Revised Common Lectionary Bible readings to prepare for Sunday, November 18
Theme: The devil’s destructive works are overturned by faith in God’s purpose
1 Samuel 1:4-20 – God’s answer to a desperate prayer impacts history. Hannah’s failure to conceive does not dampen her trust in God’s goodness.
Daniel 12:1-3 – End-times resurrection: either everlasting life, or shame. The archangel Michael will arise to protect those whose name is written in book of the saved, in the final conflict.
Mark 13:1-8 – Jesus foretells the destruction of the temple. The end-times conflicts will be characterised by wars, disasters and widespread spiritual deception.
Hebrews 10:11-25 – Our confidence is in knowing who we are in Jesus. The Holy Spirit witnesses to us the New Covenant in Jesus blood and the finality of Jesus’ sacrifice for us.
OLD TESTAMENT READING 1
1 Samuel 1:4-20 – God’s answer to a desperate prayer impacts history
Hannah’s failure to conceive does not dampen her trust in God’s goodness
4-8 Whenever the day came for Elkanah to sacrifice, he would give portions of the meat to his wife Peninnah and to all her sons and daughters. But to
“But to Hannah” – the name means ‘grace’. The wider story is God’s miraculous intervention with a faithful woman, Hannah, raising up the last of the judges of Israel at a time of crisis for Israel, who will oversee the transition to a monarchy.
“Peninnah… Hannah” – monogamy was the rule, two people becoming one flesh, Gen. 2:24. But there were social pressures through young men being killed in battle and the need to continue the family line – and produce more offspring to help with the work.
9-11 Once when they had finished eating and drinking in Shiloh, Hannah stood up. Now Eli the priest was sitting on his chair by the doorpost of the Lord’s house. In her deep anguish Hannah prayed to the Lord, weeping bitterly. And she made a vow, saying, “Lord Almighty, if you will only look on your servant’s misery and remember me, and not forget your servant but give her a son, then I will give him to the Lord for all the days of his life, and no razor will ever be used on his head.”
“Shiloh” – the original settled location of the tabernacle where the land was divided among the tribes, Josh. 18:1-10; modern Khirbet Seilun, about 20 miles north of Jerusalem. It was destroyed, Psalm 78:60; Jer. 7:12-14 perhaps as a result of the mistakes of 1 Sam. 4 when the ark was taken from Shiloh to be with the army, who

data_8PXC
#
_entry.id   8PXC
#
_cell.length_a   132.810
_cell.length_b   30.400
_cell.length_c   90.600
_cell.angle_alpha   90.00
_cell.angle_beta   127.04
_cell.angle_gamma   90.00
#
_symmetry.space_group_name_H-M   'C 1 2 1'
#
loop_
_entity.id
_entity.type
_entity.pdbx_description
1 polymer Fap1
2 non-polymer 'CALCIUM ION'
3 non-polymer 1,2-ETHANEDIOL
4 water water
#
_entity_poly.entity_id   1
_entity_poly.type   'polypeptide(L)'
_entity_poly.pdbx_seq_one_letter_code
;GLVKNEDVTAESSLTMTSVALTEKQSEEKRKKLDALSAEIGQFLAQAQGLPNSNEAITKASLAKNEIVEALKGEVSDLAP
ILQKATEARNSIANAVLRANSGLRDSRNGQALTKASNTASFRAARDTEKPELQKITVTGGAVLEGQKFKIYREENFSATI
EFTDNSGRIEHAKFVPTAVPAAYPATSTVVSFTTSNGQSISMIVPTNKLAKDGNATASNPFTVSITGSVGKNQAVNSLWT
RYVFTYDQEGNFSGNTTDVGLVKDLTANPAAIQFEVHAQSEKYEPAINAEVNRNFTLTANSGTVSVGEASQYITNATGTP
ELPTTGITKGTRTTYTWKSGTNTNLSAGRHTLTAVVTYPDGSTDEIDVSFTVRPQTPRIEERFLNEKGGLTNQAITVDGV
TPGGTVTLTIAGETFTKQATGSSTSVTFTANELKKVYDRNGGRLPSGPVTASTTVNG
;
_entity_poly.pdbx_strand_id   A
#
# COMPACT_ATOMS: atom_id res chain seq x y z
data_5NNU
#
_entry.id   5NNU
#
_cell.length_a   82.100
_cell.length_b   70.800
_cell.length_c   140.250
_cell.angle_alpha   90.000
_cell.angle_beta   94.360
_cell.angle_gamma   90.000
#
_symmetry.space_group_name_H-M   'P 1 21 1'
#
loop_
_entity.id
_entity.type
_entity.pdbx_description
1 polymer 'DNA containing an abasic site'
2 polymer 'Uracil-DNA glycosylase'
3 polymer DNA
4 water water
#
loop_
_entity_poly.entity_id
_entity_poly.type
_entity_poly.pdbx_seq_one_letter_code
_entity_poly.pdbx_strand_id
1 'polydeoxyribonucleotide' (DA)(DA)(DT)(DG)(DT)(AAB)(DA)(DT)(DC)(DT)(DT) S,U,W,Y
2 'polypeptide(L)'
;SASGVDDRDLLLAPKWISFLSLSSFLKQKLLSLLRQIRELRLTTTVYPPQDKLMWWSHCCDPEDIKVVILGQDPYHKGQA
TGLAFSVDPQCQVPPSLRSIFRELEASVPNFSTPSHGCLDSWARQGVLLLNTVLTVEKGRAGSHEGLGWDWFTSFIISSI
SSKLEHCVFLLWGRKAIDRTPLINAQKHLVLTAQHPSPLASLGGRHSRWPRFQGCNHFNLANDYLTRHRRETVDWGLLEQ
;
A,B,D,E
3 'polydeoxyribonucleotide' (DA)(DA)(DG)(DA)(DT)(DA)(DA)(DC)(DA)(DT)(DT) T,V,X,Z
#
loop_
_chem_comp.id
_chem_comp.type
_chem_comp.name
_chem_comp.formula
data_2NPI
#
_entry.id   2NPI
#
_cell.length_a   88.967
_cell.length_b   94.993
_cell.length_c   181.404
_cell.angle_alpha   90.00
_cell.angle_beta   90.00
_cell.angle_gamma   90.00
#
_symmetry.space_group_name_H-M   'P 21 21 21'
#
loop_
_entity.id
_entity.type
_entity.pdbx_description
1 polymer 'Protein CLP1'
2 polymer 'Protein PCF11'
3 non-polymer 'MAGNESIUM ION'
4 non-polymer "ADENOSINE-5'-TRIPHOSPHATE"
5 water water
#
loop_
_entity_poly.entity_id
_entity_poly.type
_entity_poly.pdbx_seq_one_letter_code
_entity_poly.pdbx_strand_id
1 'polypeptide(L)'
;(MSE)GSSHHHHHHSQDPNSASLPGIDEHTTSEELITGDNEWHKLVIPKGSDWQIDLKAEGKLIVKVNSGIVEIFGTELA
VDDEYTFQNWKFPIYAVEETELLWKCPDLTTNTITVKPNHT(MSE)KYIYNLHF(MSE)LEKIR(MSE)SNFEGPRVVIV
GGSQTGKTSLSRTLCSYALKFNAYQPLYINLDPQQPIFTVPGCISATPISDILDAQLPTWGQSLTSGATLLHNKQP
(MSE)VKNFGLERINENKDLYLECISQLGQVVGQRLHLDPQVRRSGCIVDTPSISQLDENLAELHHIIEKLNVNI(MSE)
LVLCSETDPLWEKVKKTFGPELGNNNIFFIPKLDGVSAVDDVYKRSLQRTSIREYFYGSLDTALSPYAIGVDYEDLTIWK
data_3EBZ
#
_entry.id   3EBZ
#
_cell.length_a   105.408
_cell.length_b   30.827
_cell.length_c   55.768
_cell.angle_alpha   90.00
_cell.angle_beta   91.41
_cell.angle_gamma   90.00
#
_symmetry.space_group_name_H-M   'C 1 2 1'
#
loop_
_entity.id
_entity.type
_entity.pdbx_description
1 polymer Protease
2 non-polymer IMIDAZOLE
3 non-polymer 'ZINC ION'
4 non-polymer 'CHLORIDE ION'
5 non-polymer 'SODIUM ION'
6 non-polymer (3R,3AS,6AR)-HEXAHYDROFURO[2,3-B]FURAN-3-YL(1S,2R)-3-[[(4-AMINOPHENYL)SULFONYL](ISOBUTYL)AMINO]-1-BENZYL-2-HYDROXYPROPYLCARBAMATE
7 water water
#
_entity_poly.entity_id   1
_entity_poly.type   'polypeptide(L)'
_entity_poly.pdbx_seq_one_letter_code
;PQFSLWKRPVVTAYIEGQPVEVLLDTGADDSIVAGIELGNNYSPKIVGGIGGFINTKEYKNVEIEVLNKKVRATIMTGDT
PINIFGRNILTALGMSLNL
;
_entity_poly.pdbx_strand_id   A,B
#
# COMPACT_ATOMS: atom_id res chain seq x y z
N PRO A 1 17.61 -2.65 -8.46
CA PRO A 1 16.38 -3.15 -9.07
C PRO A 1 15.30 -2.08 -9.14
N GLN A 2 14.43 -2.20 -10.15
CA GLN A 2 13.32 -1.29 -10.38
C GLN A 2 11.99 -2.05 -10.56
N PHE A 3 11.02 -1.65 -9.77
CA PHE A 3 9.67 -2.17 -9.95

“Eli…on his chair by the…Lord’s house” – by this time a building with rooms, not just a tent. The chair (like a vicar’s stall in a C of E church) is the priest’s place and denotes his authority. Rabbis would sit to teach. Jesus is now seated at the right hand of the Father.
“Deep anguish” – barrenness in OT times was considered a failure and a social embarrassment for her husband, on top of the natural disappointment.
12-14 As she kept on praying to the Lord, Eli observed her mouth. Hannah was praying in her heart, and her lips were moving but her voice was not heard. Eli thought she was drunk and said to her, “How long are you going to stay drunk? Put away your wine.”
“Kept on praying” – Hannah had reason to be swamped by discouragement; unable to conceive, mocked by a woman who shared her husband and by the high priest who failed to understand her motives. But she kept praying, kept her focus on God and opened the way for Him to work.
15-16 “Not so, my lord,” Hannah replied, “I am a woman who is deeply troubled. I have not been drinking wine or beer; I was pouring out my soul to the Lord. Do not take your servant for a wicked woman; I have been praying here out of my great anguish and grief.”
“Not… a wicked woman” – to drink in the tabernacle precincts would be considered a grave offence; for a priest, a death sentence, Lev. 10:9; Ezek. 44:21.
17 Eli answered, “Go in peace, and may the God of Israel grant you what you have asked of him.”
18 She said, “May your servant find favour in your eyes.” Then she went her way and ate something, and her face was no longer downcast.
19-20 Early the next morning they arose and worshipped before the Lord and then went back to their home at Ramah. Elkanah made love to his wife Hannah, and the Lord remembered her. So in the course of time, Hannah became pregnant and gave birth to a son. She named him Samuel, saying, “Because I asked the Lord for him.”